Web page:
Explore Mid & West Coast Wales Destinations
Stunning beaches on the Mid Wales Coast, two National Parks; Snowdonia and Brecon Beacons; the Cambrian Mountains, internationally acclaimed dark sky reserves, Wales' only UNESCO Biosphere (Dyfi), 'Walkers are Welcome' market towns......
It's the place to go to escape life's hustle and bustle - Visit Mid Wales and meet the real people that make Wales so epic.
Book a family holiday, a romantic getaway, a short break or weekend away. Choose hotel or bed and breakfast, country inn, stay on a farm, holiday park or secluded country cottage.
Explore the inland areas of the Mid Wales Marches, the Severn Valley and the towns along the River Wye, Visit Snowdonia or the Brecon Beacons National Parks, or the stunning Cambrian Mountains, the options are endless!
Towns and Villages ...
Penrhyndeudraeth is a village located near the coast east of Porthmadog and north-east of Harlech; it has a population of 2,150.
Newtown known in Welsh as 'Y Drenewydd' is the largest town in Powys and is situated on the banks of the River Severn. Foundedat the end of the 13th century, Newtown boasts a rich industrial heritage, surounded by beautiful countryside.
Tywyn is a seaside town on the north coast of Cardigan Bay. The name Tywyn comes from the Welsh word for beach or sand dunes.
Hay-on-Wye - in Welsh 'Y Gelli Gandryll' or just 'Y Gelli' is well known as 'the town of books' and is home to the Hay Literature Festival.
Presteigne, (Llanandras in Welsh), was once the county town of Radnorshire and nestles at the heart of the Mid Wales Marches on the border of Wales and England.
Viewed by many as the culture capital of Wales, it is home to the National Library of Wales, Aberystwyth University and the Aberystwyth Arts Centre.
Lampeter is the home of the oldest University College in Wales. In the eighteenth century Lampeter was an important gathering place for drovers.
The ancient market Town of Talgarth nestles beneath the Black Mountains which run along the border between Wales and England. Close to Brecon, Crickhowell and Hay-on-Wye it provides an ideal base for visitors wishing to explore the area.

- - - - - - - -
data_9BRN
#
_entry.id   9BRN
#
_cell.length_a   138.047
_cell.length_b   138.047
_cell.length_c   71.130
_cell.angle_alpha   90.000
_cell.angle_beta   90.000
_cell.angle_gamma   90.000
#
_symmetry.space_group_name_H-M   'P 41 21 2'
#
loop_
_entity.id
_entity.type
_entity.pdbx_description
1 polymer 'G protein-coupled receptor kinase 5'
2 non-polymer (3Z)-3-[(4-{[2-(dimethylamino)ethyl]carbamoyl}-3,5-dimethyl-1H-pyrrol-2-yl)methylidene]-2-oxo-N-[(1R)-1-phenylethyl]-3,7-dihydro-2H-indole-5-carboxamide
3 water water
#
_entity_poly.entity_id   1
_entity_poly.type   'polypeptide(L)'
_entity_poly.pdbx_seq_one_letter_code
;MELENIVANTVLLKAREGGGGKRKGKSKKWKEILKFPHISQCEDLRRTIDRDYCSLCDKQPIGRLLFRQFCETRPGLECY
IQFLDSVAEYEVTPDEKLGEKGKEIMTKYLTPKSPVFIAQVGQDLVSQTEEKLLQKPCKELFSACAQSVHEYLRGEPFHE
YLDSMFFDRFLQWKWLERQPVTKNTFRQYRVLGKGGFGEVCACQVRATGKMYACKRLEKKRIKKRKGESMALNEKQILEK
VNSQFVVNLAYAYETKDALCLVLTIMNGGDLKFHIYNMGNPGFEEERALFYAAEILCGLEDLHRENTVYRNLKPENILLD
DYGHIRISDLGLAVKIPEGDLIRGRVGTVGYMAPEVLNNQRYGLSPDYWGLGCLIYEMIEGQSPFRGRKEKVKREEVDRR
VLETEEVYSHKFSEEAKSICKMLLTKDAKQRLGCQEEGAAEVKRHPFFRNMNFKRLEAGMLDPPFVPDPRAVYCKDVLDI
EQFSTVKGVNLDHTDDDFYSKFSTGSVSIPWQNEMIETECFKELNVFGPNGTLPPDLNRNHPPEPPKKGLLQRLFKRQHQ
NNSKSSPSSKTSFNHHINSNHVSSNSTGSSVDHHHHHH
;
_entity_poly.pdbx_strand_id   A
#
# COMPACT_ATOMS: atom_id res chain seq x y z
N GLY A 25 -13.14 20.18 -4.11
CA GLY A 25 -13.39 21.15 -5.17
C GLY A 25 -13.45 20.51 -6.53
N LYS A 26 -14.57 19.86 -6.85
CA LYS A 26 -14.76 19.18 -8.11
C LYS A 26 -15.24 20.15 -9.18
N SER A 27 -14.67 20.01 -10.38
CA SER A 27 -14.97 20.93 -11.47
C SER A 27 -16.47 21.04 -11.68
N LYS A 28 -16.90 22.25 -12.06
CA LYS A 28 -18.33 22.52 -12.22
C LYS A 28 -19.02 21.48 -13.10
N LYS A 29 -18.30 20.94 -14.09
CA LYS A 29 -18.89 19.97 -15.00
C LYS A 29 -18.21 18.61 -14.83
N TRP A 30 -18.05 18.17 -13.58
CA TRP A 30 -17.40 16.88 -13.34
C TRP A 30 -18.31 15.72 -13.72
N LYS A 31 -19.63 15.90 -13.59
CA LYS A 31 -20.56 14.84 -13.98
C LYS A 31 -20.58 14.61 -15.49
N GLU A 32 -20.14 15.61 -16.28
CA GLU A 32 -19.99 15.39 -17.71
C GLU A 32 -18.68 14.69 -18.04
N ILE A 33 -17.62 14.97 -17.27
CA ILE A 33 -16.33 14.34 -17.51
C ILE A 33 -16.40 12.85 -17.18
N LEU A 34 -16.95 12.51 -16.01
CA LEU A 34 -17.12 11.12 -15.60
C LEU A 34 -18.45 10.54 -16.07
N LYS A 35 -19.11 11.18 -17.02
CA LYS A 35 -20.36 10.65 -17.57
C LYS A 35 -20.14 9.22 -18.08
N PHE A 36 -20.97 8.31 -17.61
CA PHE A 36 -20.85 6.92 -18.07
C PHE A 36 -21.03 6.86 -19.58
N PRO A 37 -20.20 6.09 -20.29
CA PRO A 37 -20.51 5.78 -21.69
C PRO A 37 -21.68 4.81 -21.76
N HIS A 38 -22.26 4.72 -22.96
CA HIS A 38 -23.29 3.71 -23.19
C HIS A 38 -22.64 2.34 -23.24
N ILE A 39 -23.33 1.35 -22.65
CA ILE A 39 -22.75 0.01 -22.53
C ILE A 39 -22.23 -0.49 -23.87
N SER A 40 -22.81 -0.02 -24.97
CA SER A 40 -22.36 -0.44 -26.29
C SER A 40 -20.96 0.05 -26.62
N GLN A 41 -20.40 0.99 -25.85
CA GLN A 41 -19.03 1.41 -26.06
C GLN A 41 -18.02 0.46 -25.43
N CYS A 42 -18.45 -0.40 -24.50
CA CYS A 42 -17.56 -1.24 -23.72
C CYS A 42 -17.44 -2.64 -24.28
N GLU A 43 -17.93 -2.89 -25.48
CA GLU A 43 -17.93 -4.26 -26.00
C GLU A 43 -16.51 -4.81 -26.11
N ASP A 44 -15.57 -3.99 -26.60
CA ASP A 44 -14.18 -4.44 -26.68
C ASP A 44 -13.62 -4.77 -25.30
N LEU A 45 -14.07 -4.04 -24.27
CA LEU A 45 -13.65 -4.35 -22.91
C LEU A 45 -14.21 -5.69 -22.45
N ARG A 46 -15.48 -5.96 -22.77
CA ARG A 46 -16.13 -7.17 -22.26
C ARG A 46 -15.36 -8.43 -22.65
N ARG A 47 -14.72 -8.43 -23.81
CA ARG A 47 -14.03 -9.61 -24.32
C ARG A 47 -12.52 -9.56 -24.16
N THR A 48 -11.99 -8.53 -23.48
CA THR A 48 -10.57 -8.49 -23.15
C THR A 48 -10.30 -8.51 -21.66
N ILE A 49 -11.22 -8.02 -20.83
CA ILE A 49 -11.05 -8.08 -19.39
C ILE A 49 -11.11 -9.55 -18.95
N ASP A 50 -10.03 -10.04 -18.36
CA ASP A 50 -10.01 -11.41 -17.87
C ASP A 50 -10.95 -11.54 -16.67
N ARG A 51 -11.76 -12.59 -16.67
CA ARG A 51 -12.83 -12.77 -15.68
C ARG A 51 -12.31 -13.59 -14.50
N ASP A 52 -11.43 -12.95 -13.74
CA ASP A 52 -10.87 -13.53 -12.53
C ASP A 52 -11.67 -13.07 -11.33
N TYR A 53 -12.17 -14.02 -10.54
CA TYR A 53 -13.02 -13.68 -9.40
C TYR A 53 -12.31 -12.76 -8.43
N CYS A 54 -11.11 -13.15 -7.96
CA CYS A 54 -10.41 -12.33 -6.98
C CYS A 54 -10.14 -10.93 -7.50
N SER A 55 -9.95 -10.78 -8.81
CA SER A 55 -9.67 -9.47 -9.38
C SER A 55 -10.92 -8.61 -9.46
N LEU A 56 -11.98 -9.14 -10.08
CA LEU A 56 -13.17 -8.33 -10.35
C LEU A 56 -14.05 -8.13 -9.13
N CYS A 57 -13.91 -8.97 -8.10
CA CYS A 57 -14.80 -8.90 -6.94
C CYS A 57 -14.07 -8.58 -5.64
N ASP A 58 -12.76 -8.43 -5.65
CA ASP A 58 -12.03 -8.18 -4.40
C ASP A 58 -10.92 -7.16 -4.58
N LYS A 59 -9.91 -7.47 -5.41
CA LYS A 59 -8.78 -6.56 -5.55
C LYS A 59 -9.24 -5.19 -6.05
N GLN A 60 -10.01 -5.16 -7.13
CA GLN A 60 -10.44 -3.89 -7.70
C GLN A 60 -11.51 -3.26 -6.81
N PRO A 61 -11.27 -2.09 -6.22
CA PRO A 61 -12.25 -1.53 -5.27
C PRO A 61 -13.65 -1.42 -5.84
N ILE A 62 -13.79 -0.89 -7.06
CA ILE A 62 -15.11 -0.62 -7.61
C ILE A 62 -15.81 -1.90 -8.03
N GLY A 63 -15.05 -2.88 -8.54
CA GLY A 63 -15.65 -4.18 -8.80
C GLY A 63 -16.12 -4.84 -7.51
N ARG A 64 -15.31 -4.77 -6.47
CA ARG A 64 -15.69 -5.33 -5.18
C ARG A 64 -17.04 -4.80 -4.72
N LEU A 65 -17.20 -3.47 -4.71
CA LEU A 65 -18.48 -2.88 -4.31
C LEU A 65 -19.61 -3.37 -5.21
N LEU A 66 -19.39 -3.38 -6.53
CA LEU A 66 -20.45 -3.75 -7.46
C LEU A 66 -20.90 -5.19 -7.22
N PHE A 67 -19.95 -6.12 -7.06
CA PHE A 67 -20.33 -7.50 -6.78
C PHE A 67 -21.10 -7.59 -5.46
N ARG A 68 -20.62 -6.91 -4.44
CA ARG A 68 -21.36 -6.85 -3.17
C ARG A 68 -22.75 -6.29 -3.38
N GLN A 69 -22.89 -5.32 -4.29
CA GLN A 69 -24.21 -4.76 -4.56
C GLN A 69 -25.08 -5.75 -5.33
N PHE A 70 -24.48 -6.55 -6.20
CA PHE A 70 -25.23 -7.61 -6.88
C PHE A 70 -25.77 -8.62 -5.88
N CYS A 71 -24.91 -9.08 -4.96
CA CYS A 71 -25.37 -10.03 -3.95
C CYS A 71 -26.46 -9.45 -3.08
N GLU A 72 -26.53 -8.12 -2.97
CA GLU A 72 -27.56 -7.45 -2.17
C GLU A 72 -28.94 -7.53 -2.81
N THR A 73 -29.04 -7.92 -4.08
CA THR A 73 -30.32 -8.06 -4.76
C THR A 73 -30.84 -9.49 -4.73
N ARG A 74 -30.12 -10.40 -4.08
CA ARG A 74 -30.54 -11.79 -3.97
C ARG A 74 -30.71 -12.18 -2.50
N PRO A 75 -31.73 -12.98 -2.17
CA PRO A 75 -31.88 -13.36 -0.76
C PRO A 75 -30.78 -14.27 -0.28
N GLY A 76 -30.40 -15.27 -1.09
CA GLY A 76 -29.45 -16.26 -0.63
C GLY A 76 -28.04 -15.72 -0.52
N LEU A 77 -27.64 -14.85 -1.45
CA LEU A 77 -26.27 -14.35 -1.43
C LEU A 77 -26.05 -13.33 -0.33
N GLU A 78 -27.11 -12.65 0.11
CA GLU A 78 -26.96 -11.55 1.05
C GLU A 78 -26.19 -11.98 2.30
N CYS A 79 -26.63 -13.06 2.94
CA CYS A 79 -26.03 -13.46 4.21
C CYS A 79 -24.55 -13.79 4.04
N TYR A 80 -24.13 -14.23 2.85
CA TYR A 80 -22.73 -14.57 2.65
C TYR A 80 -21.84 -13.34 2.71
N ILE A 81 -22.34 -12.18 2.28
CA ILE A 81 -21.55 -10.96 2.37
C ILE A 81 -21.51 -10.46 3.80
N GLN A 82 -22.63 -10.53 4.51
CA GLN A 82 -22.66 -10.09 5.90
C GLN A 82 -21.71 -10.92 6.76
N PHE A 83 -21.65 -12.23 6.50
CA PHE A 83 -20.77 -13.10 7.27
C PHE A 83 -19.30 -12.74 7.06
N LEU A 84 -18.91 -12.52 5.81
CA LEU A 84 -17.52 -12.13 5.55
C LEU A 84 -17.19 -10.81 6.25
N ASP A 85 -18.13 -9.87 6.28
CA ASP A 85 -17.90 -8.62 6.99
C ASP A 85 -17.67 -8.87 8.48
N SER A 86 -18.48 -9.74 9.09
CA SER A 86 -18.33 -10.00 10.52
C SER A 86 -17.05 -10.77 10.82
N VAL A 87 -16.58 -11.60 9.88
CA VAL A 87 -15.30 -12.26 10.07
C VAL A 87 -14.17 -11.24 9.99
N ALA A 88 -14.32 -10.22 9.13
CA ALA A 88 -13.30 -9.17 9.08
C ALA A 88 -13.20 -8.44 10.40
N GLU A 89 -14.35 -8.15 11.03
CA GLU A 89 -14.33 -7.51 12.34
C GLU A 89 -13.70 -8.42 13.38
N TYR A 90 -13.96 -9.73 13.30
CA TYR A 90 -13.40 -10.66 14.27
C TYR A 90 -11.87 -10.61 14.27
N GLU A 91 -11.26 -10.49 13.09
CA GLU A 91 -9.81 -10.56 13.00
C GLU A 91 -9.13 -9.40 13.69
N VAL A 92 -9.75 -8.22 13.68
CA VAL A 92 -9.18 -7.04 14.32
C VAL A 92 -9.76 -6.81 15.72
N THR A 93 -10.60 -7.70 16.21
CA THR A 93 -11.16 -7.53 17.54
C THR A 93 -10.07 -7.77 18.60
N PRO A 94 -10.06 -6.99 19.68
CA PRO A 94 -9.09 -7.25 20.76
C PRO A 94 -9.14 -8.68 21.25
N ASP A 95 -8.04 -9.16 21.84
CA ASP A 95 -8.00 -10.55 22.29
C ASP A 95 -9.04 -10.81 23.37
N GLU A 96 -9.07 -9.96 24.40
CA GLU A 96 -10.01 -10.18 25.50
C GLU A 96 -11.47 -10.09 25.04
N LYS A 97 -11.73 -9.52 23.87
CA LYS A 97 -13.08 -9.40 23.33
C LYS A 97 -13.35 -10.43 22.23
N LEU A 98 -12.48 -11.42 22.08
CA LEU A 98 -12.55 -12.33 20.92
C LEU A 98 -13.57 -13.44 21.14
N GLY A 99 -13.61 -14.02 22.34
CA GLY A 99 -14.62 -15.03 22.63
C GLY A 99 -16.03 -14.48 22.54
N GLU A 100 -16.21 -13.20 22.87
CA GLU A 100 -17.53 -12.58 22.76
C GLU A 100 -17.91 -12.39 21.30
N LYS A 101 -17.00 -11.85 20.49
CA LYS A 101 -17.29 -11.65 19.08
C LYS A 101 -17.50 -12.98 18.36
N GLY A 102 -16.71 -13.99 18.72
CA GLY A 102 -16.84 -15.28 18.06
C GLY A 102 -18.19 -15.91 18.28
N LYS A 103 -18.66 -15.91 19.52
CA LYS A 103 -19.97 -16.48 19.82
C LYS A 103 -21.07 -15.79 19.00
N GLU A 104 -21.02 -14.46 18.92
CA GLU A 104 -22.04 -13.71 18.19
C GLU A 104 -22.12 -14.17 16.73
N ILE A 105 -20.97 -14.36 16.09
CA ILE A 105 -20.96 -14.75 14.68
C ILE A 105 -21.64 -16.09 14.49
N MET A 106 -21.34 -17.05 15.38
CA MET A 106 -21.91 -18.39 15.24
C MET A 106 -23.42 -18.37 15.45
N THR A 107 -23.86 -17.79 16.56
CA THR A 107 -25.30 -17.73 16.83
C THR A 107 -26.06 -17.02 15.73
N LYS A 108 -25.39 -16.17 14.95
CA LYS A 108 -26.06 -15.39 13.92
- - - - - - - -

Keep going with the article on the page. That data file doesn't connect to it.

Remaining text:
A historic market town, Montgomery is just one mile from Offa's Dyke and the Welsh-Shropshire border. There is much to explore in the area including Montgomery Castle and the town's cobbled streets and Georgian and Victorian architecture.
The Italianate village of Portmeirion is located just south-west of Penrhyndeudraeth and was created by the architect Clough Williams-Ellis from 1925 to 1976.
Llandysul is ideally situated for exploring the varied and beautiful counties of Ceredigion, Pembrokeshire, Carmarthenshire and the Brecon Beacons and is almost equidistant from the larger towns of Cardigan, Carmarthen and Lampeter.
Llangammarch Wells lies south-west of Builth Wells and east of Llanwrtyd Wells and is the smallest of the four spa towns/villages of Mid Wales.
Rhayader is a busy, historic market town, named after 'Rhayadr Gwy' a Welsh name for a local waterfall on the Wye.
Arthog is a village and community on the A493 near Fairbourne, 7 miles south-west of Dolgellau; it has a population of just over 1,000.
The picturesque village of Berriew (Welsh: Aberriw) is one of the jewels in the Mid-Wales crown, with its black-and- white cottages, majestic church and the river Rhiw flowing through its heart.
Aberaeron offers everything one might expect from a seaside holiday destination with shops, beaches and a picturesque harbour. The pastel coloured Regency houses help to make it one of the prettiest towns in Wales.
Guilsfield is a treasure of a village just three miles north of the market town of Welshpool. It is a great place to base yourself for an exploration of the Mid Wales Marches and an even better place just to relax and indulge yourself.
The town of Cardigan sits on the border between Ceredigion and Pembrokeshire and provides a perfect base from which to explore what each county has to offer
Llandrindod Wells, or 'Landod' as it is known to locals, is the administrative centre of Powys and one of its largest towns. As the name suggests, it owes its origins to the spring waters that were recognised to have healing properties.